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‘Historic highs’ in new data hint at property market’s future

By Reporter · April 23 2019
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Buildings

‘Historic highs’ in new data hint at property market’s future

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By Reporter · April 23 2019
Reading:
egg
egg
egg
Buildings

Patterns in fresh property data paint a picture of what’s to come in key capital city property markets. 

The Australian Bureau of Statistics (ABS) has released its quarterly building data. According to the dwelling commencement figures, houses declined by 7.6 per cent and units declined by 26.8 per cent. This represents the largest quarterly decline since September 1974, but the figures remain above long-term averages. 

For CoreLogic research analyst Cameron Kusher, the patterns in apartments data for Sydney, Melbourne and parts of Queensland paint an interesting picture. 

“Over the past five years, every state and territory has seen unit commencements reach historic high levels, demonstrating a clear shift towards higher-density development,” Mr Kusher said.

“More recently, as the housing market has turned and values have started to fall, we can see there is a reduced preparedness of developers to commence new projects,” he said. 

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“We would expect that commencements, particularly for units, are likely to continue to trend lower over the coming quarters as housing values continue to record value falls, finance remains tight, and both domestic and foreign investors remain light on the ground,” he said.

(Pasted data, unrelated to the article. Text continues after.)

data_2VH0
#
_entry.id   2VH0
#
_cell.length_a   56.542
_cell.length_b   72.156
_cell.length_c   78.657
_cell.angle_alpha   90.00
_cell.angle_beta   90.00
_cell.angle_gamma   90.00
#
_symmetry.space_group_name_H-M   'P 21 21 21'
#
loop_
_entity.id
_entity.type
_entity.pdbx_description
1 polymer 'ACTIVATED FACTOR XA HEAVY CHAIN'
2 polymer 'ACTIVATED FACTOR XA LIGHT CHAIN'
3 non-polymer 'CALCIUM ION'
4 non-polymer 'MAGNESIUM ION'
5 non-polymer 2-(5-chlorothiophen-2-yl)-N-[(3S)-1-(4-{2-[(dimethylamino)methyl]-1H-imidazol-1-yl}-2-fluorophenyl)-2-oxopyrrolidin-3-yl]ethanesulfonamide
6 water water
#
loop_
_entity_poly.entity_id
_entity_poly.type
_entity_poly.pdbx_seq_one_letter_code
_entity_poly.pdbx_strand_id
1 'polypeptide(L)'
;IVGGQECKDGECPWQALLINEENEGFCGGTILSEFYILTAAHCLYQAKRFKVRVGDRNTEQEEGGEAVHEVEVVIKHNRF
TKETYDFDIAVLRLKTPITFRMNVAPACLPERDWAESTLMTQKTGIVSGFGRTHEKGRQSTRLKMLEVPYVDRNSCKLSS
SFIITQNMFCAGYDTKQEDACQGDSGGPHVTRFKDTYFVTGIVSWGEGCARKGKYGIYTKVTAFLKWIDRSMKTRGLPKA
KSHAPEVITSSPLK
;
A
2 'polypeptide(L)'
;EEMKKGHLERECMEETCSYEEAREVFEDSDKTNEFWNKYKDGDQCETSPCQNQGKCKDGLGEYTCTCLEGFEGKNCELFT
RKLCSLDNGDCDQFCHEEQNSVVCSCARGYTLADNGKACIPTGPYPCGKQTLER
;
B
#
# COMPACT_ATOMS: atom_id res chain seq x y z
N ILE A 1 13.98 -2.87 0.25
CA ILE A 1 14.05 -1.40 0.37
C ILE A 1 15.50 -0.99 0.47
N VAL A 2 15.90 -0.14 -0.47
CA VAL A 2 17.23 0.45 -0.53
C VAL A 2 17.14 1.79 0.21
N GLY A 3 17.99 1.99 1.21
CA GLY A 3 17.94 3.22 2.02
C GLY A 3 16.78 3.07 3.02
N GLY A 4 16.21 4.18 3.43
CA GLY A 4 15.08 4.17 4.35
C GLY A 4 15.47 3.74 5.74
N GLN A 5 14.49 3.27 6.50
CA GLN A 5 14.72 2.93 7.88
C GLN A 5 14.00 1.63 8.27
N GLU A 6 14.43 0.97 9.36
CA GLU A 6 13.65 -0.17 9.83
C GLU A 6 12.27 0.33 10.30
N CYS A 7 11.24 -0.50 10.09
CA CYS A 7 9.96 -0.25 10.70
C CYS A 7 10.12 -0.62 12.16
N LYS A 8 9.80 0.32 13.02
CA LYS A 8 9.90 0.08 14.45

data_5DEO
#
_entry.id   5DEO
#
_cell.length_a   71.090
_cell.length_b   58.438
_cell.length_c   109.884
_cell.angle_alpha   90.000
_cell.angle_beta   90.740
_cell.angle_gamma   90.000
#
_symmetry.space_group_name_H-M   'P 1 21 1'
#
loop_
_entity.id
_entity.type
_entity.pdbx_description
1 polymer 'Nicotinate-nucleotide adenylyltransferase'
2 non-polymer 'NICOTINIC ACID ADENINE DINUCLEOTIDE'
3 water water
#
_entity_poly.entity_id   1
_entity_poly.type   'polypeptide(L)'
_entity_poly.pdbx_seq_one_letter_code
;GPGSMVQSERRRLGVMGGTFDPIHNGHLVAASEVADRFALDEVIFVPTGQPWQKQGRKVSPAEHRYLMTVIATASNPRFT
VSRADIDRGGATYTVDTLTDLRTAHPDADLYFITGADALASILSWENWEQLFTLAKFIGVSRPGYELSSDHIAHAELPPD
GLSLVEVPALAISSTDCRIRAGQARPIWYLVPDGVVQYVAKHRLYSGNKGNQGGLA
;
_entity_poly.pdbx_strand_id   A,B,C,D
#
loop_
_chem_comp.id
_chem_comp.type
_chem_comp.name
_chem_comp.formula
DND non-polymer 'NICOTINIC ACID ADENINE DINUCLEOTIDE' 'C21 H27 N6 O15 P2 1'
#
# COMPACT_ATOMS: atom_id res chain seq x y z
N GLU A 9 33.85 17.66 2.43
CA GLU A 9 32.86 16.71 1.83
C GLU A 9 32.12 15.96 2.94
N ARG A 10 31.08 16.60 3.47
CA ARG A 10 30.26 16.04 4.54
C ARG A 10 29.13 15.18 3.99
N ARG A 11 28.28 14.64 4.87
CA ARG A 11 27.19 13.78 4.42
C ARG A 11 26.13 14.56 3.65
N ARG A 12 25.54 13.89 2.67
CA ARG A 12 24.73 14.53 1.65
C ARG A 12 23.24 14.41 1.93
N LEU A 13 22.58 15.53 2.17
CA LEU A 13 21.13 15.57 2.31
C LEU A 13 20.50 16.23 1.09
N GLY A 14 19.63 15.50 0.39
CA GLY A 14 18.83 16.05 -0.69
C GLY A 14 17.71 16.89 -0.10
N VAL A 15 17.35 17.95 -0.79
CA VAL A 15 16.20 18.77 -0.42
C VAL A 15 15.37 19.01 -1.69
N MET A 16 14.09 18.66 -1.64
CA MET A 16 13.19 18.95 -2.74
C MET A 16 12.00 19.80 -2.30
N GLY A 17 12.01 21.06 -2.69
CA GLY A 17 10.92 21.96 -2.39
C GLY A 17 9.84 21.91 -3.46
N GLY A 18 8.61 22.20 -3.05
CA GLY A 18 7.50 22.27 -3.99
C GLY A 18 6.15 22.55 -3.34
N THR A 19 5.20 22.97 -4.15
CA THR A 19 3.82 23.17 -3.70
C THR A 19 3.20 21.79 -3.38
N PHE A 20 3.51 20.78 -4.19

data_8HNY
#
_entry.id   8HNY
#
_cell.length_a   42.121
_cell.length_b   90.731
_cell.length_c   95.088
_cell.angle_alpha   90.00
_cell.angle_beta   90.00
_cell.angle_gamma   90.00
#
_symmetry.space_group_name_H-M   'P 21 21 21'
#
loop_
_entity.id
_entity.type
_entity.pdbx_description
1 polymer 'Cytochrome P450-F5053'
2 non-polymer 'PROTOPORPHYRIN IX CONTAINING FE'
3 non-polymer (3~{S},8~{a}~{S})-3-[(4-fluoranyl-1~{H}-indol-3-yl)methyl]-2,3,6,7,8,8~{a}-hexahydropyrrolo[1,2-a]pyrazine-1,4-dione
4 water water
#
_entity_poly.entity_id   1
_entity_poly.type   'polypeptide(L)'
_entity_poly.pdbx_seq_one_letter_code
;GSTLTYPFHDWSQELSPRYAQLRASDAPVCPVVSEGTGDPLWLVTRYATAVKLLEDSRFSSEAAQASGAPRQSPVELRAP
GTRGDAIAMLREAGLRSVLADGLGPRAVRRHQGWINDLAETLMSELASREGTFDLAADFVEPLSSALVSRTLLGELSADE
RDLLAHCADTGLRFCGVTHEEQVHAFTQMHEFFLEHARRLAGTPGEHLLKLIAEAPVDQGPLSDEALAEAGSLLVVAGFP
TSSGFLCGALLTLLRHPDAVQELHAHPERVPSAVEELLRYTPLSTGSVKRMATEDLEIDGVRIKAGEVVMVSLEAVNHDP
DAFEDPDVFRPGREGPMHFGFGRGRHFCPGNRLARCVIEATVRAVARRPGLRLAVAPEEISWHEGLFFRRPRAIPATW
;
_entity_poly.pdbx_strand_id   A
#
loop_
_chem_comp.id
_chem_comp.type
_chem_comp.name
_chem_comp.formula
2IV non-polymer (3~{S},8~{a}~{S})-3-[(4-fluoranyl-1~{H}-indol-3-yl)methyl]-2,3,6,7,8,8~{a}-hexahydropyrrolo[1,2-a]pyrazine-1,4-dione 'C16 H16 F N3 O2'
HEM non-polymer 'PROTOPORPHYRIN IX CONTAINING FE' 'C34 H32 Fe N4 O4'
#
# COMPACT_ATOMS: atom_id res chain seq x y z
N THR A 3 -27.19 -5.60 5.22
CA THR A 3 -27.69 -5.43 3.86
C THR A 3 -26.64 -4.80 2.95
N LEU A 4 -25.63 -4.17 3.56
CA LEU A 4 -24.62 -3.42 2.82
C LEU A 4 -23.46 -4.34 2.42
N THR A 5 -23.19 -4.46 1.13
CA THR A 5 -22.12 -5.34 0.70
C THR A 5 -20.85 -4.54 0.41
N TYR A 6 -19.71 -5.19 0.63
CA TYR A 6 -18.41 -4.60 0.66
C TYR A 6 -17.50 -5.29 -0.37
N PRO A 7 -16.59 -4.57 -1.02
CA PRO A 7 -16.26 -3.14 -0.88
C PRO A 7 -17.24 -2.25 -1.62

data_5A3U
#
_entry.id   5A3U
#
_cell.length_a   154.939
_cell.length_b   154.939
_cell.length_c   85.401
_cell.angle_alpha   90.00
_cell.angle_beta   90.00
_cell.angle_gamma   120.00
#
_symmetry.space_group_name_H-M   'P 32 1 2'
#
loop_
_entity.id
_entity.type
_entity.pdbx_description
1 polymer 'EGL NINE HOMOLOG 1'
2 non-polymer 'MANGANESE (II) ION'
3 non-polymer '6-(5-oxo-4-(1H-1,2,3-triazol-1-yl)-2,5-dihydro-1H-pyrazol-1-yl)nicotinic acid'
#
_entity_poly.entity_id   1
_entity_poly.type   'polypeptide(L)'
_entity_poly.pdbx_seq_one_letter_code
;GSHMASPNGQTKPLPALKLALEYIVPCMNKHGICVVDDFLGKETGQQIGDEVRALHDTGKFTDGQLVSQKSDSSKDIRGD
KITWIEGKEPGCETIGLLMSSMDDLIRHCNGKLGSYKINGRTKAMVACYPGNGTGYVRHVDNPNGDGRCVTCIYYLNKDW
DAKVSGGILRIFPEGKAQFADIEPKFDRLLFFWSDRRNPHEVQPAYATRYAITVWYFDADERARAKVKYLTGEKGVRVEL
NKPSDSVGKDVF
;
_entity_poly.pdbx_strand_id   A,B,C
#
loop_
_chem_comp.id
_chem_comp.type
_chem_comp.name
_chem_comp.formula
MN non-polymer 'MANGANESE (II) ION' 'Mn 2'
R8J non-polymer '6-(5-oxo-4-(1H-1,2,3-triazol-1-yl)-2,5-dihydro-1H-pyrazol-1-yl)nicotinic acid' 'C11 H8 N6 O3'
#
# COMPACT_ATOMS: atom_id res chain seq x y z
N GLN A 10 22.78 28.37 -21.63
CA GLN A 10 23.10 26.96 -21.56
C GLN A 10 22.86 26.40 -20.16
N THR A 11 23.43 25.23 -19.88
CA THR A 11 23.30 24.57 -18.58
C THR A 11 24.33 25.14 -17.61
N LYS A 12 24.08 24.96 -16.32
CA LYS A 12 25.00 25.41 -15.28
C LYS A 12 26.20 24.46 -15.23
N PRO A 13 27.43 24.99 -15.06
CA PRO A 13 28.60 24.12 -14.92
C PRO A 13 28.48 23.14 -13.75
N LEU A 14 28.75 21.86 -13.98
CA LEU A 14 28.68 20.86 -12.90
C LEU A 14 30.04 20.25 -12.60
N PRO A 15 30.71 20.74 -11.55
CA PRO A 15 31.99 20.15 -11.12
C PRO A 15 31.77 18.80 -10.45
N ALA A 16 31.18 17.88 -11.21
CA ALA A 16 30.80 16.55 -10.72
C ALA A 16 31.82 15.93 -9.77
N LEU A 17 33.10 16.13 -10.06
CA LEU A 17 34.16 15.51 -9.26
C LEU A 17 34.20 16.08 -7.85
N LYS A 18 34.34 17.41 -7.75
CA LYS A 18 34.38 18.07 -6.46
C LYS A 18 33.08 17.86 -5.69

Height matters

The data also broke down patterns according to height, where Mr Kusher found some “interesting” developments.

“While the number of commencements has climbed significantly over recent years, it is interesting to note that commencements of units in a [one-three] storey block has been relatively steady,” he said. 

He also pointed to a “significant” increase in starts of taller buildings in the last few years, and at the same time, an easing of brand new commencements.

“This reflects both the unit construction boom and also the fact that as the cost of acquiring sites has increased, developers have sought approvals for taller buildings in an effort to maximise their yield and to recoup acquisition costs and maximise profits,” he said.

“With dwelling commencements expected to continue to fall, the decline doesn’t negate the fact that many developers have paid high prices to acquire sites.

“As a result, we would expect that despite an expectation of fewer commencements going forward, those projects that do commence will largely be taller apartment projects.”

 

‘Historic highs’ in new data hint at property market’s future
Buildings
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